The FS ISAC (Financial Services Information Sharing and Analysis Center) 2014 wrapped up its spring conference this week in beautiful Amelia Island, just outside of Jacksonville, Florida. In a race to be the winner of the “Battle of the Industry Buzzwords,” “intelligence” was mentioned 48 times throughout the published agenda versus the term APT (Advanced Persistent Threat), which clocked in a measly six times. “Big Data” was also way behind in this game of buzzword bingo. I see this as a very positive sign for the industry. Without question there was a concerted effort to focus on contextual threat intelligence collection, transformation, distribution, and consumption among peers. This critical infrastructure group continues to take security seriously and has for many years. Most wouldn’t argue that they are the most evolved and have done the best job of investing a significant amount of time and money to fight fraud, money laundering, cybercrime and any actors looking to disrupt their respective businesses. It was also fascinating to see the FS ISAC take an apparent leadership role in working with the retail sector on developing strong sharing and collaboration practices in the wake of the most recent retail heists such as Target, Neiman Marcus and Michaels. FS ISAC is engaging the National Retail Federation (NRF) to find ways to better mitigate against cyber crime incidents as well as work more collaboratively on incident response. I applaud both groups for continuing this important dialog and showing the leadership required to implement effective strategies and solutions. Additionally, Target formally announced on March 6th that it had joined the FS ISAC as a member of its community.
I definitely contributed to the buzzword madness as my talk focused on “Putting the Intelligence Back in Threat Intelligence.” In all seriousness, we had a great conversation on how organizations truly need get their arms around what they need to protect. The Alpha and the Omega is protecting businesses critical data as well ensuring customer privacy. This starts with the fundamental basics of data classification per the business’ requirements. Many organizations big and small struggle with this mightily and that is the first place to really roll up the sleeves and conduct due diligence to implement data classification policies and procedures. From there, organizations move into defining asset and configuration management, which are the key variables that process and manipulate the very data in which needs to be protected. Also in our session, we emphasized the need to make sure your organization was mature enough with its people, process and technology to discern if you are even ready to take on third party threat intelligence, consume it and be able to process it in such a way that you can operationalize the intelligence. Essentially, no organization wants to take on another initiative in which it is essentially “unfunded” from a resources perspective. Thus not benefiting from the intelligence in which they are collecting. A quick survey of the crowd indicated that their threat intelligence and management efforts were well underway, while almost half in the session said they were in the planning phases or not contemplating a threat intelligence or management initiative at all. I think this is where the “Avalanche” project that is in development will assist those organizations that might not have the horsepower to run their own extensive threat management and intelligence ecosystems. It will take the entire community to be able to “level up” against the latest threat actors and evolving threat landscape.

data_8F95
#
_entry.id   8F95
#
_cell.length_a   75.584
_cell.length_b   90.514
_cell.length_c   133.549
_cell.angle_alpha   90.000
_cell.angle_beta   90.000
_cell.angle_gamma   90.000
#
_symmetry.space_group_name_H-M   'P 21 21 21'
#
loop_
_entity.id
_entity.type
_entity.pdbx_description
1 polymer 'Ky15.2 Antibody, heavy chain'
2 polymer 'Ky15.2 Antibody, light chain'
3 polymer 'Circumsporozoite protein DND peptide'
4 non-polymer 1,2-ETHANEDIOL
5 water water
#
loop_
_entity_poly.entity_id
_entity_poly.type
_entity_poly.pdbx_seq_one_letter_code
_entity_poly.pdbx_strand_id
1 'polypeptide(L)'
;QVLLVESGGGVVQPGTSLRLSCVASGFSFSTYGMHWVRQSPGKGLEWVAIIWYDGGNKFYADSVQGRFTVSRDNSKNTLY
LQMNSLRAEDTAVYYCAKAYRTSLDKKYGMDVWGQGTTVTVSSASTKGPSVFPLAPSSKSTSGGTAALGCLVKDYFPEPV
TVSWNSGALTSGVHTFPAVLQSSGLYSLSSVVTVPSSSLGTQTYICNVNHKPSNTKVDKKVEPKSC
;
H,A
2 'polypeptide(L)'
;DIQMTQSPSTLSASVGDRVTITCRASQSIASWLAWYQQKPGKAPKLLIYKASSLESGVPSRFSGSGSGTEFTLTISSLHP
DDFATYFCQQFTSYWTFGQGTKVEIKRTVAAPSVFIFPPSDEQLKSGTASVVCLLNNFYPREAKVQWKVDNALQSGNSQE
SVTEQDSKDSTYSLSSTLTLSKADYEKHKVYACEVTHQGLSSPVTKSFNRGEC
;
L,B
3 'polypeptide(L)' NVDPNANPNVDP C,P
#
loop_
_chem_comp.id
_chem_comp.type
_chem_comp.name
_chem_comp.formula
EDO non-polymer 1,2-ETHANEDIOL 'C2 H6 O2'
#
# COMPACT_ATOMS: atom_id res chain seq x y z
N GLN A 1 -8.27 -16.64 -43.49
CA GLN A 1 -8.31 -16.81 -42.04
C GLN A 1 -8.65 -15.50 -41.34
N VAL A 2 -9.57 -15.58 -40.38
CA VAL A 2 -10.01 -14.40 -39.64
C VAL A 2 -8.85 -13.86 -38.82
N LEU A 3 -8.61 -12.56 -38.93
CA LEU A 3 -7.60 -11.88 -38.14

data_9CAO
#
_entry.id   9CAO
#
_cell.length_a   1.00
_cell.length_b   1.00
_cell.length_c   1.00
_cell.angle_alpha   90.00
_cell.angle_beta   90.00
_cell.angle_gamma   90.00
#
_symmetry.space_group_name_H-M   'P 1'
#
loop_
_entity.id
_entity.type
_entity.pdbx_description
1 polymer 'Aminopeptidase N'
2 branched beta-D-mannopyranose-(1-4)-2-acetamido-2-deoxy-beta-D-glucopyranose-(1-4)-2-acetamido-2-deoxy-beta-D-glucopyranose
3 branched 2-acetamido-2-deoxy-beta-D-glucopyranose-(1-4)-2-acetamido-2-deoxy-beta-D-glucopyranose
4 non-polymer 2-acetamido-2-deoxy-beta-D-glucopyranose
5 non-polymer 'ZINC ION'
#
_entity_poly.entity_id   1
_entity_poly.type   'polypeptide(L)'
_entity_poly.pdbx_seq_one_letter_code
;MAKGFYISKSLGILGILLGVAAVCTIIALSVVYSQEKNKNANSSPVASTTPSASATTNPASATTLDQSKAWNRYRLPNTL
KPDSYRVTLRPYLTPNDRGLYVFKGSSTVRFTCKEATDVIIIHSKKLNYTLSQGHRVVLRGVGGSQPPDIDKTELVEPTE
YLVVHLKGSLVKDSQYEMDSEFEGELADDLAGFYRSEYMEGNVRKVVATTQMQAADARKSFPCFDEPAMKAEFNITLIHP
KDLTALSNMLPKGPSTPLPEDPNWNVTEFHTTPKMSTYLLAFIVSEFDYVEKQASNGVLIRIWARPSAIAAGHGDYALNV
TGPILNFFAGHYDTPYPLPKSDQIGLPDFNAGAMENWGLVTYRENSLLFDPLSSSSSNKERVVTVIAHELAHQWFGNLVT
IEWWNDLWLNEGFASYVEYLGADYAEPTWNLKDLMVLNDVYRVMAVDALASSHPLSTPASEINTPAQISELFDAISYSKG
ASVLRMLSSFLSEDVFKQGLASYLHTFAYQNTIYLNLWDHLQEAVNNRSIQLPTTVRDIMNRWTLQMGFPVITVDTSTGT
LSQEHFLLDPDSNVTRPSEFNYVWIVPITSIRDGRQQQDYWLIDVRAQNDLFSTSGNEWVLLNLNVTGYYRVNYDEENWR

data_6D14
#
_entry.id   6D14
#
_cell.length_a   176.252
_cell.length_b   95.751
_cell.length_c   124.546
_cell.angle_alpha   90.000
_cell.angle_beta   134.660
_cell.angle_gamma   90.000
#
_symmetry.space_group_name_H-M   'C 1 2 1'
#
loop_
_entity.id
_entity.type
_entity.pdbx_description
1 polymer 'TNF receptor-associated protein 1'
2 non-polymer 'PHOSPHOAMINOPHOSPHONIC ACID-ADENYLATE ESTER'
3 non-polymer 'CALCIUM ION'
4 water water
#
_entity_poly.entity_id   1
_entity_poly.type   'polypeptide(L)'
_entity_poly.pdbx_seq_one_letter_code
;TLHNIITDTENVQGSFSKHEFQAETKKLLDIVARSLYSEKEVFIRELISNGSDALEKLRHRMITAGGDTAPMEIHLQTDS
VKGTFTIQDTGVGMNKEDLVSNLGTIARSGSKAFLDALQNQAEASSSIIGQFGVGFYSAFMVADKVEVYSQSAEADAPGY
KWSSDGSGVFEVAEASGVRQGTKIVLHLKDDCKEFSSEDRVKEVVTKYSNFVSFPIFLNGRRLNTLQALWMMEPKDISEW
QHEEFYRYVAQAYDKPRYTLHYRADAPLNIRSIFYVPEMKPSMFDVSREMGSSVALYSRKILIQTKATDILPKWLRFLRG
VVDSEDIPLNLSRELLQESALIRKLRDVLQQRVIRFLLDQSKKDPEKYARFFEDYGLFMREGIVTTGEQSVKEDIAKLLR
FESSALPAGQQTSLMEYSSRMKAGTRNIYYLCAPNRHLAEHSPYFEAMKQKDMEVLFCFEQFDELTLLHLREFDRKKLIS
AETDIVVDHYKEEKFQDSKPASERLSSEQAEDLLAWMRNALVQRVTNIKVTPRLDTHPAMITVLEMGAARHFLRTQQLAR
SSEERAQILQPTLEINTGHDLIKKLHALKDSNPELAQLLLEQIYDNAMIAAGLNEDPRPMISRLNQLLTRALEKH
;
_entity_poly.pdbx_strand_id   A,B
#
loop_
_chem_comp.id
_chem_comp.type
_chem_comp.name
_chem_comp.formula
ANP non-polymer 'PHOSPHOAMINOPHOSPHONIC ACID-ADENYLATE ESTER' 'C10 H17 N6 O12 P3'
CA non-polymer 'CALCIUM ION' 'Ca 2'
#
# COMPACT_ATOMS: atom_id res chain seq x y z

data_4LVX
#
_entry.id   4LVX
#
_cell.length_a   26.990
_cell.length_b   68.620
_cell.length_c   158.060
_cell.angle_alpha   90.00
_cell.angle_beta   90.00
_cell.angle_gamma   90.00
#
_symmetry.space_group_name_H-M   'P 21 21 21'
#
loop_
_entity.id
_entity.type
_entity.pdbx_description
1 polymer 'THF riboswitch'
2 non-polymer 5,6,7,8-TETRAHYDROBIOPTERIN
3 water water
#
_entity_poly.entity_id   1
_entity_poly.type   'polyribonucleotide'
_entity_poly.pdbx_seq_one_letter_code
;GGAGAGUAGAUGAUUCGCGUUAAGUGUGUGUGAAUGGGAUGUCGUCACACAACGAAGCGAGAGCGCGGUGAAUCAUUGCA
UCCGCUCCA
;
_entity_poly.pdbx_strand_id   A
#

After sitting through many of the sessions and talking with various executives at the conference, I was able to walk away with a couple of key themes. These themes come in the form of business challenges, technical execution and industry collaboration to achieve common goals in the realm of cybersecurity. I very much appreciated the opportunity to be a part of the FS ISAC 2014 spring conference and look forward to future events as a participant as well as a speaker talking about how we can tackle cyber challenges collectively. In closing, to quote Forrester analyst Rick Holland, don’t forget that “my threat intelligence can beat up your threat intelligence!”
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